Monday, May 04, 2009


I appreciate so very much those of you who regularly read Random Jottings. I try to remain true to my original description of the site: “A Christian writer’s random thoughts about writing and life in general.” I enjoy writing it (most of the time) and have gotten to know many of you better through your comments and our email exchanges. But some of you have asked when I plan to expand past my blog and my web site, and offer a newsletter. Funny you should ask, because a newsletter is part of that elusive thing publishers call “platform.”

My web site was started to give a more in-depth look at the story behind my non-fiction book, The Tender Scar: Life After The Death Of A Spouse, and remind readers of my speaking ministry in the areas of grief and loss, a ministry that continues. Now that my novel, Code Blue, is due for publication early next year, the web site is being redone to reflect these changes. As soon as Code Blue is available for order, I’ll have a click-through that will allow visitors to purchase it.

What about a newsletter? For the answer to this, I did what I often do. I asked friends who were established authors. Their consensus is that a newsletter should be more than a pitch from an author asking people to buy their books—these get ignored or deleted. The newsletter should have value. It might offer interviews, writing tips, information that will grab the attention of the reader.

Here’s what DiAnn Mills told me:

"I am not a blogger. Once a month I blog for, and it's always difficult coming up with a topic.

"On the other hand, I enjoy composing my newsletter. My goal has always been for the content to appeal to writers and readers - and not focusing entirely on me. I view my newsletter as a gift/letter from me to them.

"Through the newsletter, I've gained online friends and added fans to my writing. I know this, because I receive reader responses stating so. I've also acquired more teaching venues at writer's workshops and speaking events across the country due to the newsletter. I've also met fans at book signings and writing conferences who introduce themselves.

"It is definitely worth the time, effort, and expense because I receive immediate feedback. The contests are another way to engage the readers.

"The above points are the advantages.

"The drawbacks? Keeping the content fresh and new. I also have a few key people who add image tips and life coaching tips, so I need to make sure I have a steady supply. Also the author interviews need a little planning. But actually I don't see any drawbacks."

Brandilyn Collins has this approach:

"One thing that helps make a newsletter successful is to make it about more than just you. I designed Sneak Pique to support Christian fiction in general. Even those who don’t like to read suspense can subscribe to Sneak Pique to read everything else it offers. Only the first section, with a few bulleted points, is about me and my books. The rest of SP (1) offers a contest, with three winners each month receiving a book, (2) runs a list of new Christian fiction releases in all genres within the previous two months, and (3) answers readers’ questions about Christian novelists, giving an “inside scoop” look into those authors’ writing.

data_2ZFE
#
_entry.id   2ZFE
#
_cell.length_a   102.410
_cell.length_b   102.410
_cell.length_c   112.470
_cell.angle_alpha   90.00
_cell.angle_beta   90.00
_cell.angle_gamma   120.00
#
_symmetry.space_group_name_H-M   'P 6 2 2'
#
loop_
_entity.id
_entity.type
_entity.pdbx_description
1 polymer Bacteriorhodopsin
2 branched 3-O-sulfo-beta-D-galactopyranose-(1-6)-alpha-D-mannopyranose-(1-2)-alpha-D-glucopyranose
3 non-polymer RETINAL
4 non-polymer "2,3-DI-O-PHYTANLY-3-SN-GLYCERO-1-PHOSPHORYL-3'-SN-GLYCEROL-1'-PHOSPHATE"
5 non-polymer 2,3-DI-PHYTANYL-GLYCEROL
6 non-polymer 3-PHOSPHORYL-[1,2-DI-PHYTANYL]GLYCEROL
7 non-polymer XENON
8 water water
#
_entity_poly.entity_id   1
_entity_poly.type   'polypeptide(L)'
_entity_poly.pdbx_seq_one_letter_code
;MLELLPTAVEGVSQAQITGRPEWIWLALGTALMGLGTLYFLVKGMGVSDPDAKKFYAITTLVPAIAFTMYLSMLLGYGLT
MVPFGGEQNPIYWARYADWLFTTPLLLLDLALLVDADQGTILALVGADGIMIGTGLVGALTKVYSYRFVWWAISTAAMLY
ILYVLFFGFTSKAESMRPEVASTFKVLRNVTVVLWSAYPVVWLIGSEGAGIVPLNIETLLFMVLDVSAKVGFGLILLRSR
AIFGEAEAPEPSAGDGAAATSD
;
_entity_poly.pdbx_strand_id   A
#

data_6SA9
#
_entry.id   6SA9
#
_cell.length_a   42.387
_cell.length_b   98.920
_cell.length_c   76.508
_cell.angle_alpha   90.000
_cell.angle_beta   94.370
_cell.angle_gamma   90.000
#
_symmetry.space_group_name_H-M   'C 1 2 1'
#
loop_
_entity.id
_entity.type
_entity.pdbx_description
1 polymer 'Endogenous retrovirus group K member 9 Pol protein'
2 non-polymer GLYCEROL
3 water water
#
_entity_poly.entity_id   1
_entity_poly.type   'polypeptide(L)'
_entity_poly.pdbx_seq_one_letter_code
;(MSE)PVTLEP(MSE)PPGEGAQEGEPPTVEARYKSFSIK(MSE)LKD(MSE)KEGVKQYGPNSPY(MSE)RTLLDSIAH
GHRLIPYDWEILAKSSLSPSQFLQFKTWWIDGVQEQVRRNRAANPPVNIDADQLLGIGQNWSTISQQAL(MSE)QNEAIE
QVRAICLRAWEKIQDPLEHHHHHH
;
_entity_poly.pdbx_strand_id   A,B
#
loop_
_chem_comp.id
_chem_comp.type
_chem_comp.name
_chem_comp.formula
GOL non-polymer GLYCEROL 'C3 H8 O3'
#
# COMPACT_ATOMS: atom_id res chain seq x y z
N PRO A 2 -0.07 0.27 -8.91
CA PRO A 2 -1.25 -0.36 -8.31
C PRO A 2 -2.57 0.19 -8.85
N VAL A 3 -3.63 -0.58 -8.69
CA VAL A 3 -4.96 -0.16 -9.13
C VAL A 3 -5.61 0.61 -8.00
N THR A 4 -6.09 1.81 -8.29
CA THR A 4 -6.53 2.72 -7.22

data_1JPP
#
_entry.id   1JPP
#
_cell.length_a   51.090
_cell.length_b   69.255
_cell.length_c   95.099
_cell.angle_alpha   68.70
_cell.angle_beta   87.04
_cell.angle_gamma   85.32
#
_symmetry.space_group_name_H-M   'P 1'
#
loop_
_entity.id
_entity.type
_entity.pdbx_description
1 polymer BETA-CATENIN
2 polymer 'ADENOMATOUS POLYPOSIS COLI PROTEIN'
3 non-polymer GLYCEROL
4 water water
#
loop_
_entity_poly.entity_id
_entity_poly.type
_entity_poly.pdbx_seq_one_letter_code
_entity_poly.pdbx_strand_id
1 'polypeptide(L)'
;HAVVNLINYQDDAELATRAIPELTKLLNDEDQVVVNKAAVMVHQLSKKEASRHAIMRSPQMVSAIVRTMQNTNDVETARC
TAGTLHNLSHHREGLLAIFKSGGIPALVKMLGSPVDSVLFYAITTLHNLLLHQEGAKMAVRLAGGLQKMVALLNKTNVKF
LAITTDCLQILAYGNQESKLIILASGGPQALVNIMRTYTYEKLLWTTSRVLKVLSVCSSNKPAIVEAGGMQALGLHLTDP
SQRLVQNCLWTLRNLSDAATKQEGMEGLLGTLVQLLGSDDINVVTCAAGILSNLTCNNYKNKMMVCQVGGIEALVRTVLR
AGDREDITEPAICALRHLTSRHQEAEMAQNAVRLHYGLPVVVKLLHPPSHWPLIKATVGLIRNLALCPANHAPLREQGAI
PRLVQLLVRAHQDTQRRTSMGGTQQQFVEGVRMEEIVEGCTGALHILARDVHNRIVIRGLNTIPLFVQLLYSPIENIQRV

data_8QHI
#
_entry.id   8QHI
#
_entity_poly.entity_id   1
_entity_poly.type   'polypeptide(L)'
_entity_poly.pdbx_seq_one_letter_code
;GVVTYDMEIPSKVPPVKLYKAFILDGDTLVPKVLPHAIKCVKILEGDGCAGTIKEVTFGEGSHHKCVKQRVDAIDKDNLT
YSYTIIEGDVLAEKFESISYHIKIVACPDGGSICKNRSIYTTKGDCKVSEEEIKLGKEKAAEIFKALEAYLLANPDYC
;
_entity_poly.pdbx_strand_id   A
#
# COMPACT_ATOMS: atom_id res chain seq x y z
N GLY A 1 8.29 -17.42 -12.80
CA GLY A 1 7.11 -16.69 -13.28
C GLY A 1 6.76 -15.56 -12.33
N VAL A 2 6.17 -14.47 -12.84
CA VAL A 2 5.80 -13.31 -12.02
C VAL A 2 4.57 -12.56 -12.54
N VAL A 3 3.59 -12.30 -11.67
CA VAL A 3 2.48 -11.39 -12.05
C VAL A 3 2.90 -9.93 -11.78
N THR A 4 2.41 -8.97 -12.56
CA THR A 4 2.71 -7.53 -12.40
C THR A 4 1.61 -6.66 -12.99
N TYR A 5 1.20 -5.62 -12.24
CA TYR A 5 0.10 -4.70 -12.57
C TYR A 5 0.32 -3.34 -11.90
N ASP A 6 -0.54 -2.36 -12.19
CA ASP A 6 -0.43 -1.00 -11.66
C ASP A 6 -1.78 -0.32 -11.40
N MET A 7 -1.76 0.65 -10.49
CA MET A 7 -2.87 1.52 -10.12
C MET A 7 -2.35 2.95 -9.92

"I do think Sneak Pique has helped me sell books and keep in contact with my readers. However it’s only one thing in a long list of marketing efforts that I do. It’s hard to pull out any one aspect of an overall marketing plan and quantify how well it works in terms of sales.

"I have an assistant who puts the newsletter together for me. She uses Ezine to disseminate the emails. My newsletter/html assistant is Gayle DeSalles of Word Count. She does newsletters for numerous Christian authors, and it’s not that expensive. If you think you can’t handle the time on your own (remember it requires learning Ezine or some other software), do ask Gayle for her pricing schedule.

"We put out Sneak Pique every other month. It’s the same format each time, so plugging in the new information I personally have to write (like Brandilyn’s Bits) takes less than an hour for me. Then I just send it all off to Gayle. After it’s sent to subscribers Gayle puts up the latest issue on my Web site. In this way readership exceeds subscribers."

Other authors who responded echoed the sentiment that a newsletter should edify, rather than just sell books or the author. This is a refreshing change from most of the world, where the motto seems to be Et ubi es meum. Just so you don't go scrambling off for your high school Latin text, I'm told that translates roughly as "And where is mine?"

I’m still thinking about a newsletter, and when/if it does come about you can get it by leaving your email address in the box provided in the right-hand column of this newsletter. Thanks for dropping by.

1 comment:

Timothy Fish said...

I have avoided e-mail newsletters, primarily because I don’t like getting e-mail newsletters, with few exceptions. For the most part, if an e-mail message doesn’t require me to provide a personal response, I would just as soon not have it in my inbox. The other reason is that most of my best thoughts are already on my blog, my website or the church’s website and I can’t seem to think of anything that exceeds the value of what I am already putting out there.

A few years ago, I was the editor for the newsletter of a pro-life organization. It required the better part of a day. I imagine that if I were to come up with something that I considered newsletter quality, it would require about the same amount of time.